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Brooks Schuelke
Brooks Schuelke
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Wrong Site, Wrong Side, Wrong Procedure, Wrong Patient

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Perhaps there is no act of medical malpractice that makes as little sense as those when the doctor performs a procedure on the wrong site or the wrong side of the body, performs the wrong procedure, or performs a procedure on the wrong patient. And yet, “wrong site” surgeries are one of the most prevalent problems in medicine today.

The Joint Commission on Accreditation of Healthcare Organizations is a non-profit that accredits and certifies health care organizations nationwide. The Joint Commission asks its members to report and keep track of sentinel events, unexpected events that lead to death or serious injury, and wrong site surgeries are the #1 type of sentinel event recorded.

How prevalent are wrong site, wrong side, wrong procedure or wrong patient events? It’s hard to tell because of the poor rate of reporting. But the Archives of Surgery, the official medical journal of surgical associations across the country, released a report in 2006, that estimated there are between 1,300 and 2,700 wrong site/side, wrong procedure, or wrong patient events in the United States each year. Amazingly, that means that on average there are 3-7 operations each day where the physician operates on the wrong side, performs the wrong procedure, or operates on the wrong patient. Simply stunning.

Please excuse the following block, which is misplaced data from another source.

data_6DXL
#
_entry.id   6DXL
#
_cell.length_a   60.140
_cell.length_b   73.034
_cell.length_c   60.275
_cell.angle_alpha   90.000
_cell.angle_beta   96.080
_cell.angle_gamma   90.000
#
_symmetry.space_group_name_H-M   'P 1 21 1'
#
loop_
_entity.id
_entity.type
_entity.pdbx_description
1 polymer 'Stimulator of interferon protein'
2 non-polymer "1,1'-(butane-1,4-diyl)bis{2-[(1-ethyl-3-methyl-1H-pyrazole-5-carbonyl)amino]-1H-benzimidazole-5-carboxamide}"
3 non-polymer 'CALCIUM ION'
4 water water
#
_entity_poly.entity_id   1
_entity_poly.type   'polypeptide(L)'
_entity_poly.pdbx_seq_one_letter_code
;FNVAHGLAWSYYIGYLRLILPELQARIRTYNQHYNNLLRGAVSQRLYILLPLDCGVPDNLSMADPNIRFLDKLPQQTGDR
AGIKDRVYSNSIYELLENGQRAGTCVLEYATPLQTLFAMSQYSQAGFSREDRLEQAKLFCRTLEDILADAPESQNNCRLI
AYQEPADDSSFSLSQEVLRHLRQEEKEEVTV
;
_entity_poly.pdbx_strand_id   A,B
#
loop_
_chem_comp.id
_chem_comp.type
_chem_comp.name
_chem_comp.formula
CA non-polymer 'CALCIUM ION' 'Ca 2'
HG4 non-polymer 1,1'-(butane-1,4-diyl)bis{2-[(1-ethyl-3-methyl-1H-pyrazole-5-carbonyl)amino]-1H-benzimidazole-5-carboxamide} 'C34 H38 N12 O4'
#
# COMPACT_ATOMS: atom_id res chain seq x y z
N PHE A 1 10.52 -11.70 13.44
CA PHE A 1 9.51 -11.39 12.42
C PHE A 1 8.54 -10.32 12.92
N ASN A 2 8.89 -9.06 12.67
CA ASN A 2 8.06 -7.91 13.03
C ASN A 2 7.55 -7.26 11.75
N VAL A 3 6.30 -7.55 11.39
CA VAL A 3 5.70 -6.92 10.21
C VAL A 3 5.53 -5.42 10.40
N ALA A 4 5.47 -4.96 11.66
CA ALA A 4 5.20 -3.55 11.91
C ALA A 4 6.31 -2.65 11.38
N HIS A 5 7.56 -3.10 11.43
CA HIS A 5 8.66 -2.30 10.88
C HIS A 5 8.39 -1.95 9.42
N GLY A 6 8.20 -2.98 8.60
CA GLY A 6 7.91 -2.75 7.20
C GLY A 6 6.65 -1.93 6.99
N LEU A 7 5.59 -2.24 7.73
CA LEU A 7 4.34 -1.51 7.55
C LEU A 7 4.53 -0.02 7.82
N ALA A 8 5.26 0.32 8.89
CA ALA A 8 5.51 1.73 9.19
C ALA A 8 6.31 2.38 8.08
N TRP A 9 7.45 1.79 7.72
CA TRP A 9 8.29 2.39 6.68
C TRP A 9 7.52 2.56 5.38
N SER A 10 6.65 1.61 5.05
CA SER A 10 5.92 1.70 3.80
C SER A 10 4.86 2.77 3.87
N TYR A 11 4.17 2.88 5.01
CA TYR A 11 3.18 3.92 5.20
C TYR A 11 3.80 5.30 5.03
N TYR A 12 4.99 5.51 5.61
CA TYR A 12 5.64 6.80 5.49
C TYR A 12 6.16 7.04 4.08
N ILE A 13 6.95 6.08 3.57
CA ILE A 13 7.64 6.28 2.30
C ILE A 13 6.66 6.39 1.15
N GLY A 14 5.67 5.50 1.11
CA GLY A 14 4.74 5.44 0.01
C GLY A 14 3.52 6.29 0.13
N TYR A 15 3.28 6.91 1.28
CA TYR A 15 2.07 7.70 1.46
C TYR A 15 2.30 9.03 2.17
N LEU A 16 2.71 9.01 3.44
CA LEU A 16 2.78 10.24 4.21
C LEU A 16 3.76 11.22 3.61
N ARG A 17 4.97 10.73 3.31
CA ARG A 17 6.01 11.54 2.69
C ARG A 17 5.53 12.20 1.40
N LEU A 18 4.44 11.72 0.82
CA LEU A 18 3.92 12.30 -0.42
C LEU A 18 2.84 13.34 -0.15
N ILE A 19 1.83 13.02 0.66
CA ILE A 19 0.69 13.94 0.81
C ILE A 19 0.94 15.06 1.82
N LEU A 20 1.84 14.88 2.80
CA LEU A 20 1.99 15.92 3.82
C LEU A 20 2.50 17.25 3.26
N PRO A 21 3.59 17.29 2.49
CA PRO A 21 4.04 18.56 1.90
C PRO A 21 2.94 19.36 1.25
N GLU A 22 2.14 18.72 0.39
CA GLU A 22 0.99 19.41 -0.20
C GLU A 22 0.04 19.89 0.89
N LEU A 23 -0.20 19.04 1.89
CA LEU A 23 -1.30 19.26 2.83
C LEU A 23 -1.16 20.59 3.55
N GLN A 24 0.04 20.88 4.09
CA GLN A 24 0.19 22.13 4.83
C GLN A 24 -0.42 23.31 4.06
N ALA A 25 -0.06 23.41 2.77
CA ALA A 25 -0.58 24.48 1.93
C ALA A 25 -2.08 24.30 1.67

And it’s even more stunning if you look at some of the worst offenders. For example, last year, a Rhode Island hospital was fined $50,000.00 by the Rhode Island Department of Health after three wrong site surgeries in the same year. Amazingly, two of those procedures involved doctors doing brain surgery on the wrong side of the brain.

Many of us here in the Injuryboard network will use the month of August to provide information about these surgeries. Some of my posts will look at the proper protocol or standard of care for avoiding these events, what a patient can do to help avoid the problem, and a look at a case study of how a hospital handled a recent wrong site surgery.

We hope you’ll check back later if you’re interested.